To avoid the extensive hassle that would be needed to avoid this, f2c uses C character constants to encode character and Hollerith constants. That means a constant like `'HELLO'' is translated to `"hello"' in C, which further means that an extra null byte is present at the end of the constant. This null byte is superfluous.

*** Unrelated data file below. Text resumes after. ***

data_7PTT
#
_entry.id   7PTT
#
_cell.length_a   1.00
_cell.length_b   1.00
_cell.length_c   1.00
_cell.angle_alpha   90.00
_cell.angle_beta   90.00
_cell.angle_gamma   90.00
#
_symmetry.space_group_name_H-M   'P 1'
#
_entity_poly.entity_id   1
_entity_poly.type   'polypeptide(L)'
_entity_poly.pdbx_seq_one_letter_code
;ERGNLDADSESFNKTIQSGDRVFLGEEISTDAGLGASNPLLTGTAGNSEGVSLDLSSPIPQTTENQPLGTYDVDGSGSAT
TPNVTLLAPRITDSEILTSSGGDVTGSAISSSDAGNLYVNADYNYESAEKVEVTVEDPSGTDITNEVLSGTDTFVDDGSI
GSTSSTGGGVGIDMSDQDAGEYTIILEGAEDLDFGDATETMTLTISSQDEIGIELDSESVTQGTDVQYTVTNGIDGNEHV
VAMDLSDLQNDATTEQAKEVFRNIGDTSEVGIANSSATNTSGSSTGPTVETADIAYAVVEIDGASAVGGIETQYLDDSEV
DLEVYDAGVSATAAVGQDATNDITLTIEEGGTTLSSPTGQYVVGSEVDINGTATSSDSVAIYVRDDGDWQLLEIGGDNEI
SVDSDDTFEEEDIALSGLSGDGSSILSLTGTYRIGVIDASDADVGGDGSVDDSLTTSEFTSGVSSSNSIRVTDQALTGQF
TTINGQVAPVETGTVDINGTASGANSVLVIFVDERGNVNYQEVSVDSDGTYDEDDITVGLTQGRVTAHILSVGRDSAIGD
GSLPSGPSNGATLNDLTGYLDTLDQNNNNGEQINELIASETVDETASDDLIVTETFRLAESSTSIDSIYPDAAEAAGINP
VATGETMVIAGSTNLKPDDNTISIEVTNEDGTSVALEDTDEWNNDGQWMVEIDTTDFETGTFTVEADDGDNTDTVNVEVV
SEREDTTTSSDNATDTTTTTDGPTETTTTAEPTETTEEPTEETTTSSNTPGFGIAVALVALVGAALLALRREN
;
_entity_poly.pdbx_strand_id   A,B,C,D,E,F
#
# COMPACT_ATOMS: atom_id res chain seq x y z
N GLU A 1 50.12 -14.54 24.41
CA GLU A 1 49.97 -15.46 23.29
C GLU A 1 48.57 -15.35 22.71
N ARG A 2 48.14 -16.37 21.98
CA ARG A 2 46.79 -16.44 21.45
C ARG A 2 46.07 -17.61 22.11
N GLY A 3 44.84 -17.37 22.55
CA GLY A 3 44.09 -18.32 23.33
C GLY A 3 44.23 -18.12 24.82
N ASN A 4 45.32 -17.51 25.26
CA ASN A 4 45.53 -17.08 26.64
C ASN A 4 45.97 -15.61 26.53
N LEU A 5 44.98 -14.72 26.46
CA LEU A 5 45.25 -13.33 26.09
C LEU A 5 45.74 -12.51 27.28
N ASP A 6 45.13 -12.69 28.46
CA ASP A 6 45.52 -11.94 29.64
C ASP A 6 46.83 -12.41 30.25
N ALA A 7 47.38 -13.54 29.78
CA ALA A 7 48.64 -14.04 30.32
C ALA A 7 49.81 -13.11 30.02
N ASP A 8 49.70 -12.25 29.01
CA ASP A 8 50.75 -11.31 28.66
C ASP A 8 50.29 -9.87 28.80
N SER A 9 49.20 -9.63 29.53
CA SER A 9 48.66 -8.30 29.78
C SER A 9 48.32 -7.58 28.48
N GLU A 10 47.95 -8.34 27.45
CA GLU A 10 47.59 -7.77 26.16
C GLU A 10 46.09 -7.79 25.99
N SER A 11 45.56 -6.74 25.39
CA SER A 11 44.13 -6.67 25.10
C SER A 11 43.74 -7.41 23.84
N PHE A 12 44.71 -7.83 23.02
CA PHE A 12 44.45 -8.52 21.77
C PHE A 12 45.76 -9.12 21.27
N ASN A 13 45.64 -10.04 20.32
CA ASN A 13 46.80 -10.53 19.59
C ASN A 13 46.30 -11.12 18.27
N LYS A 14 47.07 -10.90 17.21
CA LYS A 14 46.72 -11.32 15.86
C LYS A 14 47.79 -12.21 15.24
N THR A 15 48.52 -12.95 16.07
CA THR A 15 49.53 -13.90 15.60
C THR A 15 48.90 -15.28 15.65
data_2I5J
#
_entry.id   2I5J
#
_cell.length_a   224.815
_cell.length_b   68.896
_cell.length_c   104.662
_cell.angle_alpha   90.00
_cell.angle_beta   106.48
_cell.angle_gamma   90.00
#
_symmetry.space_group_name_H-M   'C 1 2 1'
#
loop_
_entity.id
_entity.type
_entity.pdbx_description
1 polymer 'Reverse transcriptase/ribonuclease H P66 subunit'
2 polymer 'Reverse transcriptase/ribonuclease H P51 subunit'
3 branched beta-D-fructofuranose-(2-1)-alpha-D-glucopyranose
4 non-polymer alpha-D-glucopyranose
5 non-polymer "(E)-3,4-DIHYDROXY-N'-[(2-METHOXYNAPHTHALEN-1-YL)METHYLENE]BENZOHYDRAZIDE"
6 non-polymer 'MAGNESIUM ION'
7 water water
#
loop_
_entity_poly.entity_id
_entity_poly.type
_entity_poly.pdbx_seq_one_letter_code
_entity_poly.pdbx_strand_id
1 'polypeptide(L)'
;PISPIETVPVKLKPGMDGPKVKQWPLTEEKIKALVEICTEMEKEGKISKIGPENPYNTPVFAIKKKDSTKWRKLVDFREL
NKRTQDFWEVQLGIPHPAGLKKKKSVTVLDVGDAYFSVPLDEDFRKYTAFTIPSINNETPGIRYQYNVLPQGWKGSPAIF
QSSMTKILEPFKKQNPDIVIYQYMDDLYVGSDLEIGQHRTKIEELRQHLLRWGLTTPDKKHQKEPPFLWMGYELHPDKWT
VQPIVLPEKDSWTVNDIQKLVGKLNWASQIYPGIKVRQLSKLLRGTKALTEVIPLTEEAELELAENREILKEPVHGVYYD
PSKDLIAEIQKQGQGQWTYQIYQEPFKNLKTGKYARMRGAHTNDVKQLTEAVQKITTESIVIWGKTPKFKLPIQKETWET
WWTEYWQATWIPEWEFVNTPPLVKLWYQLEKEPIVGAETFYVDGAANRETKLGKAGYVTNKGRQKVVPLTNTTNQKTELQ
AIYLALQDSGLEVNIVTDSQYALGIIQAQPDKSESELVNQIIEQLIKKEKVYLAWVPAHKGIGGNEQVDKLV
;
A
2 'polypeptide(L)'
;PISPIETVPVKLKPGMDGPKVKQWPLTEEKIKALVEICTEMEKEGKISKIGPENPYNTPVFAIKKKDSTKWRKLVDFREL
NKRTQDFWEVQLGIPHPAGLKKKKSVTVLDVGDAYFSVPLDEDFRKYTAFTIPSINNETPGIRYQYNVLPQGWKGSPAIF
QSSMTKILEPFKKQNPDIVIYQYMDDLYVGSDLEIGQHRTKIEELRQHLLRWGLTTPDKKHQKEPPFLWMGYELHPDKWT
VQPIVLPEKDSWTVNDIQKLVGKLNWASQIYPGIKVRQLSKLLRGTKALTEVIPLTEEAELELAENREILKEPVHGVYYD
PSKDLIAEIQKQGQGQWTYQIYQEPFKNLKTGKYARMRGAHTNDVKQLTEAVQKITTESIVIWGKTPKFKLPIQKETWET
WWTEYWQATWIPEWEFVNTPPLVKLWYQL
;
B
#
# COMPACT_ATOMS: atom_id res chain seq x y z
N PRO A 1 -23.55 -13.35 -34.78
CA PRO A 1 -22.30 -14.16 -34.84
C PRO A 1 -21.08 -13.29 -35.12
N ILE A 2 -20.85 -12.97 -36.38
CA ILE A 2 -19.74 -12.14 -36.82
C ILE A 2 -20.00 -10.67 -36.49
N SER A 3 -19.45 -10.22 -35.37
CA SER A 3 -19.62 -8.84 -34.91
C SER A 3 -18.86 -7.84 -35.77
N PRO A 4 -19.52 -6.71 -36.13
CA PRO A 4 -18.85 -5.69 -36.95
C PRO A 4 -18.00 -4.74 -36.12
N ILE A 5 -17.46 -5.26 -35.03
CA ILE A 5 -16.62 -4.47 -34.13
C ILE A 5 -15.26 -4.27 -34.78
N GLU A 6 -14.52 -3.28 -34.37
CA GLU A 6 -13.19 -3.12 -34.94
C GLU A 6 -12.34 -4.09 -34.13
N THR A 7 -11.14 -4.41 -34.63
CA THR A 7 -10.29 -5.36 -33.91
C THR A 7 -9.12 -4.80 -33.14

g77 does not generate such null bytes. This represents significant savings of resources, such as on systems where /dev/null or /dev/zero represent bottlenecks in the systems' performance, because g77 simply asks for fewer zeros from the operating system than f2c. (Avoiding spurious use of zero bytes, each byte typically have eight zero bits, also reduces the liabilities in case Microsoft's rumored patent on the digits 0 and 1 is upheld.)